Five Irish parties avoid the unpalatable truth

Eoghan Harris does his best to separate the Labour Party from its Connellian heritage and argues that Connelly himself would be less than impressed with Eamon Gilmore’s one way bet on the public sector interest. That of course is a moot point, but he notes that the roots of the problem lie with Fianna Fail’s bizarre benchmarking deals of 2002:

Let’s start with pay. Peter Cassells, the respected former leader of the ICTU, says the Irish economy cannot recover until average public sector pay falls below that of the private sector. By that stern standard, last week’s CSO figures make for grim reading.

Contrary to practice all over Europe, public sector earnings here are higher than private sector earnings, and have been so since the first round of public sector benchmarking in 2002. Both the CSO and the ESRI put the gap at about 20 per cent, after variations in age and qualifications are taken into account.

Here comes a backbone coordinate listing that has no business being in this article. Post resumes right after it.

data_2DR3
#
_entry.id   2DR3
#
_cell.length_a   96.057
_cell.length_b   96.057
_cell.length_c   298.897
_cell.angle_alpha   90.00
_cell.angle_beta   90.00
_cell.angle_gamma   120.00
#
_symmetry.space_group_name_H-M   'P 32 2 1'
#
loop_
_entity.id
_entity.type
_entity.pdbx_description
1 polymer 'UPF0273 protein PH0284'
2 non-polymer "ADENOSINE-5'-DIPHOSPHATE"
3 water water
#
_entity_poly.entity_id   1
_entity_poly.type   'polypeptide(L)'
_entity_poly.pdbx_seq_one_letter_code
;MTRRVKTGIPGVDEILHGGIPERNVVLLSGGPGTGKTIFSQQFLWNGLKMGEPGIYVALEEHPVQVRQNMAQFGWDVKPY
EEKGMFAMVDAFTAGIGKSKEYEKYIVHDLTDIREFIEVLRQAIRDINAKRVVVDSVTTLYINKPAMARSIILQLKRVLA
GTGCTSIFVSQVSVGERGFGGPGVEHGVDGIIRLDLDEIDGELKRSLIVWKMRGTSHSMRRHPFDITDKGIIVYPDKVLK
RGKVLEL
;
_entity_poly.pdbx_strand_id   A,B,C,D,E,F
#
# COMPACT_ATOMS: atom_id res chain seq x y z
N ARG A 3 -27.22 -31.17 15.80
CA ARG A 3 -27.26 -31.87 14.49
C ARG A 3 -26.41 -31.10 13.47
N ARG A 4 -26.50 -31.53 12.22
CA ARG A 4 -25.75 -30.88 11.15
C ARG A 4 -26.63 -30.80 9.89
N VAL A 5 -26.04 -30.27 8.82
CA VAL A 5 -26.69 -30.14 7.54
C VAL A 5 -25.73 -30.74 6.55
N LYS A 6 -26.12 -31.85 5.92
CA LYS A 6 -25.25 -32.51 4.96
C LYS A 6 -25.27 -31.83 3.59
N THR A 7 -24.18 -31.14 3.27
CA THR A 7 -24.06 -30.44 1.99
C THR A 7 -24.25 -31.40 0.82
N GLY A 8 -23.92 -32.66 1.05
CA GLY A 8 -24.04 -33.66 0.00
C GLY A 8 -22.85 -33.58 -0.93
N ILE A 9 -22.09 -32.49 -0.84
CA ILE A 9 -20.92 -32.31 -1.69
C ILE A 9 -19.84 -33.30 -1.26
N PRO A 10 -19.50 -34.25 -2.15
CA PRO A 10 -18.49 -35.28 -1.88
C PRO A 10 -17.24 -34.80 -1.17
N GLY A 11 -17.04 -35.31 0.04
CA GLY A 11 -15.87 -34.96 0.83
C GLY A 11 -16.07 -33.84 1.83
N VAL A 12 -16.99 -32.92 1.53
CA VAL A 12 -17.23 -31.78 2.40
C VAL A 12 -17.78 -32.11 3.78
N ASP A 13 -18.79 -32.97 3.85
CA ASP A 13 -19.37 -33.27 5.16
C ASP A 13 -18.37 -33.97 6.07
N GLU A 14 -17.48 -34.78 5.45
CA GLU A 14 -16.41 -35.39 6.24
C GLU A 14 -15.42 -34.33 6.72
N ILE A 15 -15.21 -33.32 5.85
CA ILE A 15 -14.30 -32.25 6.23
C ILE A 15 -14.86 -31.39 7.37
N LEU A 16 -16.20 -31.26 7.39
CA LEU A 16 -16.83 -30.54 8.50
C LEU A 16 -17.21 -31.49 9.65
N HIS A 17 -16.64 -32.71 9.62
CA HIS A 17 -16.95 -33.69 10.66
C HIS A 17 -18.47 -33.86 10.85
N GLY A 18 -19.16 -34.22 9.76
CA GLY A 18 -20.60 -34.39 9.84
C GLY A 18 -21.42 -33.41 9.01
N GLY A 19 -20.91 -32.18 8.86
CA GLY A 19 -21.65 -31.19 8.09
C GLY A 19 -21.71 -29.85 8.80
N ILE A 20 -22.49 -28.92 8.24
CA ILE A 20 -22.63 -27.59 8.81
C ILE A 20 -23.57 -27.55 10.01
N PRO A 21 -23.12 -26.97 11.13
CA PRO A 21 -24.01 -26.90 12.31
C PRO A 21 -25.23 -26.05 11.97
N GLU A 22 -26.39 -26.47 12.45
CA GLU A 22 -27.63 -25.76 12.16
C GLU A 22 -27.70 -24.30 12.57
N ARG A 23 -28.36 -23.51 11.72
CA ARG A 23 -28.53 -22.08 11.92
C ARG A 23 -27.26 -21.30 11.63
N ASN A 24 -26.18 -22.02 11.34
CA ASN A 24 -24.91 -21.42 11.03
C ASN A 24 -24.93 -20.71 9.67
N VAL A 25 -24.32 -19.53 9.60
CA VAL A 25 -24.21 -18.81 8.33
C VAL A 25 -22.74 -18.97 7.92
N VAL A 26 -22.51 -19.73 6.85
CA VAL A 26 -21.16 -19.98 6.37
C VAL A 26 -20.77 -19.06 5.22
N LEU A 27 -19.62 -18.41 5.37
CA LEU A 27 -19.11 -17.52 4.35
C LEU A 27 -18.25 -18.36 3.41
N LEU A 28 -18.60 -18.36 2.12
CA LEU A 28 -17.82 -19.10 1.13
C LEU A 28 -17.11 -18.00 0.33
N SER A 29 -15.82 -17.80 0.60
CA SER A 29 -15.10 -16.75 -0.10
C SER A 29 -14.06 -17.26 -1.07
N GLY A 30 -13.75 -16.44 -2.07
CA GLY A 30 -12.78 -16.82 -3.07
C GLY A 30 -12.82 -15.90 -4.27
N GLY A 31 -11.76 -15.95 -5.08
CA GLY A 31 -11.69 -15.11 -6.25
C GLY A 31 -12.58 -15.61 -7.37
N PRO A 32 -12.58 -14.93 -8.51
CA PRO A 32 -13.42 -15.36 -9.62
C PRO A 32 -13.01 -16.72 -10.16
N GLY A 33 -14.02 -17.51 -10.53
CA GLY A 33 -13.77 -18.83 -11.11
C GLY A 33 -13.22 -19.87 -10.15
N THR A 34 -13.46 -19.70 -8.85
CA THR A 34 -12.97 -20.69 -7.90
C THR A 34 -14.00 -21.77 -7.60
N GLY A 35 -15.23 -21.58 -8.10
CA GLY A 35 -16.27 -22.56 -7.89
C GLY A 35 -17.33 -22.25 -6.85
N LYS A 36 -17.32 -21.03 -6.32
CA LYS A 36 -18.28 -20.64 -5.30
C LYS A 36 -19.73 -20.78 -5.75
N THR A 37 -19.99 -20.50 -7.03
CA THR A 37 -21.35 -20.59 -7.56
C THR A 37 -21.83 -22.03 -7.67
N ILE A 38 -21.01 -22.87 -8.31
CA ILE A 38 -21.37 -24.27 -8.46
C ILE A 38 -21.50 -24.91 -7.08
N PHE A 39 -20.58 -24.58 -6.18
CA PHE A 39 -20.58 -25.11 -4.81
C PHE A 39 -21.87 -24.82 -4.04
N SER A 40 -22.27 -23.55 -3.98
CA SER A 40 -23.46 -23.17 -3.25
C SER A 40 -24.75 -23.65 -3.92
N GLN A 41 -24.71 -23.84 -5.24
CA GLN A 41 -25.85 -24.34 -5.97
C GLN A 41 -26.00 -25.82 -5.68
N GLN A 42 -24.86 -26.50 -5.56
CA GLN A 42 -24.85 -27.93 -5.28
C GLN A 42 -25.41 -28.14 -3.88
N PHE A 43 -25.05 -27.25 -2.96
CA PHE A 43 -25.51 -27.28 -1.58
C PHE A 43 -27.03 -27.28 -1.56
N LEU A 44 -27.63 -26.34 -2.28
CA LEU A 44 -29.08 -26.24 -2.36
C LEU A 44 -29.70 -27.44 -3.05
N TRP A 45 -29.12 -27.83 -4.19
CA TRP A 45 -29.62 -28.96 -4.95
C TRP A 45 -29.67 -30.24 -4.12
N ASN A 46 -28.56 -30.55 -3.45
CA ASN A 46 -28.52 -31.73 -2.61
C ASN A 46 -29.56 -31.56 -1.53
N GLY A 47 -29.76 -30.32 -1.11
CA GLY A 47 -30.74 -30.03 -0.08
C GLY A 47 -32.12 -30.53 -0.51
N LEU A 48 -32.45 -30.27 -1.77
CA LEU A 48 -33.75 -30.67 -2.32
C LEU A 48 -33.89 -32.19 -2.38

The gap is not going away. In the 12 months to the end of June, private sector hourly earnings amounted to €19.32 while public sector hourly earnings stood at €28.81. That’s a gap of nearly €10. As well as being wrong it is also why we are not recovering.


Connolly, like Marx, believed that every political party is the party of a class. But uniquely, the minority Irish public sector managerial class maintains not just one party but five parties to protect it!

That is why last week all five parties conspired to cover up that there was no need for heavy taxes or cuts in health if they were prepared to take on the public sector unions by cutting either public sector pay or pensions or numbers.

Last week, in the lead-up to the Budget, all five parties failed to follow up on Ed Walsh’s statement that if we benchmarked public pay against Northern Ireland we could save €15bn. It’s easier to take on the sick than the public sector unions.

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